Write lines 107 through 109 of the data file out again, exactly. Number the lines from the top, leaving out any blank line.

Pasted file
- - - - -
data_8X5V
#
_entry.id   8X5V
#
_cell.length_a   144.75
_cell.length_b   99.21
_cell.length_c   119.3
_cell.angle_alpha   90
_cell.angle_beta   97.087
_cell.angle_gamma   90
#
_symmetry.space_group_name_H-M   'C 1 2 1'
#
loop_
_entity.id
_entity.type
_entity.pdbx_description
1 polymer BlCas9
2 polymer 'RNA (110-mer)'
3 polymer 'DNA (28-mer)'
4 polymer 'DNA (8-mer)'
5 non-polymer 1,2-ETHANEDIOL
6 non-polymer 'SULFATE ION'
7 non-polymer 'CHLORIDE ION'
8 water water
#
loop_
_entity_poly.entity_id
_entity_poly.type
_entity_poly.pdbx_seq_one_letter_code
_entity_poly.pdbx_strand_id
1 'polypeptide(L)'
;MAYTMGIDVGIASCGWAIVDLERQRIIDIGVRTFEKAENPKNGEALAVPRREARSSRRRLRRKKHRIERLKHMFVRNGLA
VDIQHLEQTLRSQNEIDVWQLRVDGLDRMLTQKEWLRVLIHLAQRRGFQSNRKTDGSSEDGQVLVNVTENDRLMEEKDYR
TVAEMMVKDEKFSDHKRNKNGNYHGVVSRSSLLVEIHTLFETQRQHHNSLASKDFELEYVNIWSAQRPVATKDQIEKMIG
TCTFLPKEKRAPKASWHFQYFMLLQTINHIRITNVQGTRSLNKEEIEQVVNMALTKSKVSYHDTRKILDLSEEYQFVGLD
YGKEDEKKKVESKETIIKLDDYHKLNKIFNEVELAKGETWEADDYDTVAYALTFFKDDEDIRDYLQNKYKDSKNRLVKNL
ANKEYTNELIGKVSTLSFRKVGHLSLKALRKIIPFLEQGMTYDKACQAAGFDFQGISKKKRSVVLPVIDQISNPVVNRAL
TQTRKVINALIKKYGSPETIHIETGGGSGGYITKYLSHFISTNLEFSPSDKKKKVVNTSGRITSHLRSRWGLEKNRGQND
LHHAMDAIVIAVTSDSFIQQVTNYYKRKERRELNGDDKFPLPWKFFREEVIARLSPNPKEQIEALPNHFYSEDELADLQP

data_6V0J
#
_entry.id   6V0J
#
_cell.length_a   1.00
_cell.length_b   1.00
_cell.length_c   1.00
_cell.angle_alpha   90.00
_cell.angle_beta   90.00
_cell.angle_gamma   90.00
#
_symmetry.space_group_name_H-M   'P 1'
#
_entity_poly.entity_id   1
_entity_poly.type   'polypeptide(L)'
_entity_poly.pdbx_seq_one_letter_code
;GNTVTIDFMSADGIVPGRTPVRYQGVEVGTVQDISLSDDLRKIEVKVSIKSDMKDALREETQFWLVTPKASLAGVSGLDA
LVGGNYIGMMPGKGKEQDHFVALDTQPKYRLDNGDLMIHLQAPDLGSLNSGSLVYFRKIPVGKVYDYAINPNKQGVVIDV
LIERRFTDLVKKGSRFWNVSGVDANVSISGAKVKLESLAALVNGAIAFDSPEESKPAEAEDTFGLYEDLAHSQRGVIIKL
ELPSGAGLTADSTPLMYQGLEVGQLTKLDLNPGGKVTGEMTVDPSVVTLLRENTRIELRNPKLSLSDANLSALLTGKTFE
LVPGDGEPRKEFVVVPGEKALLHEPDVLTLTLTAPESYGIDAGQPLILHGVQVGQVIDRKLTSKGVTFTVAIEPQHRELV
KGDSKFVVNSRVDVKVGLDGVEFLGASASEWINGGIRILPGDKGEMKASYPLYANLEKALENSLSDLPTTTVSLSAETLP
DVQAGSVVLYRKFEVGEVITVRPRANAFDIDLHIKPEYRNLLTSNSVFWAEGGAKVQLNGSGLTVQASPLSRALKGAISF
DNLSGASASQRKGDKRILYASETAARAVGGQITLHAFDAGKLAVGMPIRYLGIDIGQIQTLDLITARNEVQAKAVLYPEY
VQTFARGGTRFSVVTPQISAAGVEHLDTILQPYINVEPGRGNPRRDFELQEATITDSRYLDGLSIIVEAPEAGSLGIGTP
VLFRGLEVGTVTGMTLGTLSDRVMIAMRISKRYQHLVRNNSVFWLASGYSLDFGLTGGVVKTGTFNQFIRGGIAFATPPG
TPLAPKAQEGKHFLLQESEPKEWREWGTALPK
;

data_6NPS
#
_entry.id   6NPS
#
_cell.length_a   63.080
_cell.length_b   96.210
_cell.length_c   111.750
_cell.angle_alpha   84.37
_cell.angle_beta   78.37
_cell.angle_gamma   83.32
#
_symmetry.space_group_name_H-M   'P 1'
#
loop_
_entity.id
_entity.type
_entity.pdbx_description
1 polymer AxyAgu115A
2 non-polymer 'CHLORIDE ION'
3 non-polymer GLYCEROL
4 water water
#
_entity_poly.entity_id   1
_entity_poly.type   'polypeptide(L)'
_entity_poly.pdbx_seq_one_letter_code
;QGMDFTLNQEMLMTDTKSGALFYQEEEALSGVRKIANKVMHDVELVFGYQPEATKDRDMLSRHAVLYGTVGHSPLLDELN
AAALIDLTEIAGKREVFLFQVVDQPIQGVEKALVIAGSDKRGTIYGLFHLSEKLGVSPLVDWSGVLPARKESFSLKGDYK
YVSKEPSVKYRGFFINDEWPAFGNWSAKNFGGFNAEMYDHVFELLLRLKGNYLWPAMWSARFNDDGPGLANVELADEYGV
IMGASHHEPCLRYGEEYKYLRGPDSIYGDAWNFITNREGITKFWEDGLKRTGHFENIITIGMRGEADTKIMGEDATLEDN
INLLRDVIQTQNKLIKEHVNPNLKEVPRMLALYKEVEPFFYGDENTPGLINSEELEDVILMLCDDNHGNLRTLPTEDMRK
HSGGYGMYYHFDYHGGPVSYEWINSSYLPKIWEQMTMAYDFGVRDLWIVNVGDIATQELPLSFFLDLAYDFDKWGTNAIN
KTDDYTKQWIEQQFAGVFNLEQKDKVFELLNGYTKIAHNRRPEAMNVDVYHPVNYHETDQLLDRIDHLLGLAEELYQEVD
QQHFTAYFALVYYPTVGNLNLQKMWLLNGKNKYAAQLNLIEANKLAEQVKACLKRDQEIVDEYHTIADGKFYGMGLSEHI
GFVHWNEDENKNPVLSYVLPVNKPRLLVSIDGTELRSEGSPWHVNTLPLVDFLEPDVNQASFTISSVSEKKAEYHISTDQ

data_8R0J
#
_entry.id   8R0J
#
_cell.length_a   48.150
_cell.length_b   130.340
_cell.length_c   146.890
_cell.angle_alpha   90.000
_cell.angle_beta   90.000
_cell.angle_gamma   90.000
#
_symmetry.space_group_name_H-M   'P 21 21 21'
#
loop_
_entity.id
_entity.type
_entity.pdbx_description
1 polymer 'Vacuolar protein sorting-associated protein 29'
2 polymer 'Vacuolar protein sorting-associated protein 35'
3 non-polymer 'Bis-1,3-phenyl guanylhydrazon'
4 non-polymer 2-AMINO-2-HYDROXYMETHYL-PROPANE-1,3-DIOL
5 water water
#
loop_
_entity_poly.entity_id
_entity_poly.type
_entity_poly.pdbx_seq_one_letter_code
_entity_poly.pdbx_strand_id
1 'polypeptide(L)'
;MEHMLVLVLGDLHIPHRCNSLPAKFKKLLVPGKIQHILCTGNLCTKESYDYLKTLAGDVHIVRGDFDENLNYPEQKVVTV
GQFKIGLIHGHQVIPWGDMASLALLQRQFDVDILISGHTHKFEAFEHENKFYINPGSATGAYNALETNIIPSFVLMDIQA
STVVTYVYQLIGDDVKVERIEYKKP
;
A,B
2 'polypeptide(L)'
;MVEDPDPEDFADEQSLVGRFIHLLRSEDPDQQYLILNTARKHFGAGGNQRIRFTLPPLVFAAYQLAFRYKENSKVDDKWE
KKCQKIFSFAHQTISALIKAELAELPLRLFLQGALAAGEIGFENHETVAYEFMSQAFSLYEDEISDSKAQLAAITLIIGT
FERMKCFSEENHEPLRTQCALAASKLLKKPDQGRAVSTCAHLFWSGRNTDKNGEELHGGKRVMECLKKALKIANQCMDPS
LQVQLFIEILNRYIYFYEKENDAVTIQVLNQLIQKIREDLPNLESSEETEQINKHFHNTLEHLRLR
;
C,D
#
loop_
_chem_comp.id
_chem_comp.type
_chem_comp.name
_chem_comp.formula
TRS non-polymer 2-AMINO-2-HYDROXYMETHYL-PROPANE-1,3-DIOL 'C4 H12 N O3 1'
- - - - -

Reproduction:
_cell.length_a   48.150
_cell.length_b   130.340
_cell.length_c   146.890